U.S. Trade Deficit Shrinkage Facilitated by Export Expansion and Import Contraction

July 2nd, 2013 | by Morris Beschloss | Comments

While most of the nation’s economic concerns are riveted on continuing high unemployment, the slowing but still increasing deficit, and a manufacturing sector that can’t accelerate, little credit is being given to U.S. exports, which are continuing to roar at a record $2 trillion annual pace, representing more than one-eighth of America’s world leading gross domestic product.

But even though U.S. exports reached record all-time highs in late 2011, they have recently suffered slippage from their previous high point. March’s slight year-over-year drop in exports was the first since November 2009, the depth of the 2009-2010 great recession. A comparable 5.6% drop in U.S. imports was even worse, punctuated by shrinking offshore energy needs from abroad. Both exports and imports had been on a double digit uptick in 2011, as world trade seemed to have reversed from the ravages of the worldwide slump.

To put the current international commerce into perspective, global trade has averaged 5.3% a year for the past two decades, according to the World Trade Organization. Last year international trade commerce as a whole rose only 2%, and has already been downgraded to 3.3% from 4.5% in 2013. In the first post-recession recovery year, global trade jumped a torrid 14%.

Although U.S. exports have retained their $2 trillion annual average, as late as the April trade deficit figures, which are now averaging $40 billion at most, compared to $65 billion in the 2007 pre-recession year, both imports and exports are slowing. The inevitable export flattening out due to the “European community” recession and the Chinese manufacturing slowdown, have already had a depressing impact on U.S. manufacturing regeneration. This is reflected by a less than 50 index of the monthly Institute of Supply Management Report. Anything under 50 index is a drop off.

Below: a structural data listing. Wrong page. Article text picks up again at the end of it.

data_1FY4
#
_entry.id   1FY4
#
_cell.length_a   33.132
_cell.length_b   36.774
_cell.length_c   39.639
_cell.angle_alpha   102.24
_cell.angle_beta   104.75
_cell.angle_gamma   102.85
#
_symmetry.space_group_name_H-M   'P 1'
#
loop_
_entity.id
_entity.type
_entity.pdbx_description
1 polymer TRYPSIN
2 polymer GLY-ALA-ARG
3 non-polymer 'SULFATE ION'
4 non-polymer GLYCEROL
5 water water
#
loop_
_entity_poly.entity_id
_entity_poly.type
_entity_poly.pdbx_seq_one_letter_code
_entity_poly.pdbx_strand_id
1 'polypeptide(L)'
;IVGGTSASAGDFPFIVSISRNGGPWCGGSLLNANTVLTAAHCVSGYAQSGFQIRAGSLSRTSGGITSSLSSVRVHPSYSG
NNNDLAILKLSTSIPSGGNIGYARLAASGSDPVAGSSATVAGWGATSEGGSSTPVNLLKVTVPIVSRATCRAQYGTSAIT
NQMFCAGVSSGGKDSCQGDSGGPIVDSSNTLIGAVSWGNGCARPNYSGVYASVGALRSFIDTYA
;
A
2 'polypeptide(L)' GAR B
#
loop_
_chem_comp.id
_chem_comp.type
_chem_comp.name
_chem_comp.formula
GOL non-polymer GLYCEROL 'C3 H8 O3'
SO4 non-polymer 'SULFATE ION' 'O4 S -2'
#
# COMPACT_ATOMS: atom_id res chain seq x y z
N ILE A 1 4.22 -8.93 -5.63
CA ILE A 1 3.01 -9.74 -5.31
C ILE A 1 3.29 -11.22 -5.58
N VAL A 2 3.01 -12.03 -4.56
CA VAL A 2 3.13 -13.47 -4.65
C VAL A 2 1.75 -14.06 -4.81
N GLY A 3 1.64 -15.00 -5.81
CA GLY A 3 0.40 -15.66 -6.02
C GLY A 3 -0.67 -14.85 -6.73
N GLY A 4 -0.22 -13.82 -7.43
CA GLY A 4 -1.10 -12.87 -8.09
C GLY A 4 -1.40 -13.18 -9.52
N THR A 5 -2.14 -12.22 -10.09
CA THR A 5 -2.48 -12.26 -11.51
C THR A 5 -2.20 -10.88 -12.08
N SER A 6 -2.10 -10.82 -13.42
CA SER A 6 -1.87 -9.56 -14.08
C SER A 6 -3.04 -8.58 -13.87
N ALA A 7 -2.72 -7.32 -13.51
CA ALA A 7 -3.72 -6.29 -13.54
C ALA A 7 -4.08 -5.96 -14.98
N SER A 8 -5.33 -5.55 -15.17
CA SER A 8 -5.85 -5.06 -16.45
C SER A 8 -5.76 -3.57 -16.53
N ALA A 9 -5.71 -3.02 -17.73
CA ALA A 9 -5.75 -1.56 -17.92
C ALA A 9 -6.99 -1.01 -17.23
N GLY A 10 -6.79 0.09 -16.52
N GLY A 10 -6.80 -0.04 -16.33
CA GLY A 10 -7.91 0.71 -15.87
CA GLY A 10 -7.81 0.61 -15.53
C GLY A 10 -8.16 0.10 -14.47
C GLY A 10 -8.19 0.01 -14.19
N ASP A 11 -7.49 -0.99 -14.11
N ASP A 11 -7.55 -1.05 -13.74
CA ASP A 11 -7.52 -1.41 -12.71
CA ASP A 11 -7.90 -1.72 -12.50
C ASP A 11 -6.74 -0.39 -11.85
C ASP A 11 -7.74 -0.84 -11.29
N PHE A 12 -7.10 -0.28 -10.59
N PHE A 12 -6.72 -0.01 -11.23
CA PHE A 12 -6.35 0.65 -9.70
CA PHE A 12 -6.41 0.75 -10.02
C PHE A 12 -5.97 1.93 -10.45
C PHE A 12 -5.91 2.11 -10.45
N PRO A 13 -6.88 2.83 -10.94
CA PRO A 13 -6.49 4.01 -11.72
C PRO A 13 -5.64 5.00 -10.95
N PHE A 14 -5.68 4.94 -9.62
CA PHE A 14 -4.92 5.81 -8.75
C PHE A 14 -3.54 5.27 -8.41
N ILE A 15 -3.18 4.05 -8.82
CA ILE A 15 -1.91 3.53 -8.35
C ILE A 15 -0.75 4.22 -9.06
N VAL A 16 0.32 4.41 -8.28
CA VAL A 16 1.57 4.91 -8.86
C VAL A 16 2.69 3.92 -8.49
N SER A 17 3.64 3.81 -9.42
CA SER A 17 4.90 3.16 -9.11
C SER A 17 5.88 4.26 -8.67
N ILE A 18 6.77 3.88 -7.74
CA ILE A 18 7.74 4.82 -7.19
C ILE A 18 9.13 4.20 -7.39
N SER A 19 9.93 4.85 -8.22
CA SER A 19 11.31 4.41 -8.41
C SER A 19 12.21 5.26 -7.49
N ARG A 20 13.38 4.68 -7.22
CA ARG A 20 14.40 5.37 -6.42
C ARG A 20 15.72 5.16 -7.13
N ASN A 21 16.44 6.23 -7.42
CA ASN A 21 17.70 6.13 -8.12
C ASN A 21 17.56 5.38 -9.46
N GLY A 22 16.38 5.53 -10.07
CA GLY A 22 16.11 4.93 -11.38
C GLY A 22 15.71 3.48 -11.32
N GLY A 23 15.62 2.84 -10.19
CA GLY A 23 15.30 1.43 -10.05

China’s comparable numbers also dropped to 49.2, the lowest since last October. Even Chinese exports, including those from U.S. facilities’ production in that nation, resulted in slight drop offs to America, but sharp downturns in shipments to Europe. This does not bode well for economic improvement in the months ahead, but there is enough internal development to keep American businesses’ heads about water.

However the lingering fear of the Federal Reserve Board’s “tapering off” in the months ahead of $85 billion per month of U.S. Treasury Debt offerings and mortgage-backed derivatives, may prove premature. While the end of the 2013 fiscal year is fast approaching, the relative tranquility of America’s economic dynamics and no further deterioration of unemployment, may wake up to a more sinister reality by the Oct. 1 beginning of the new fiscal year.

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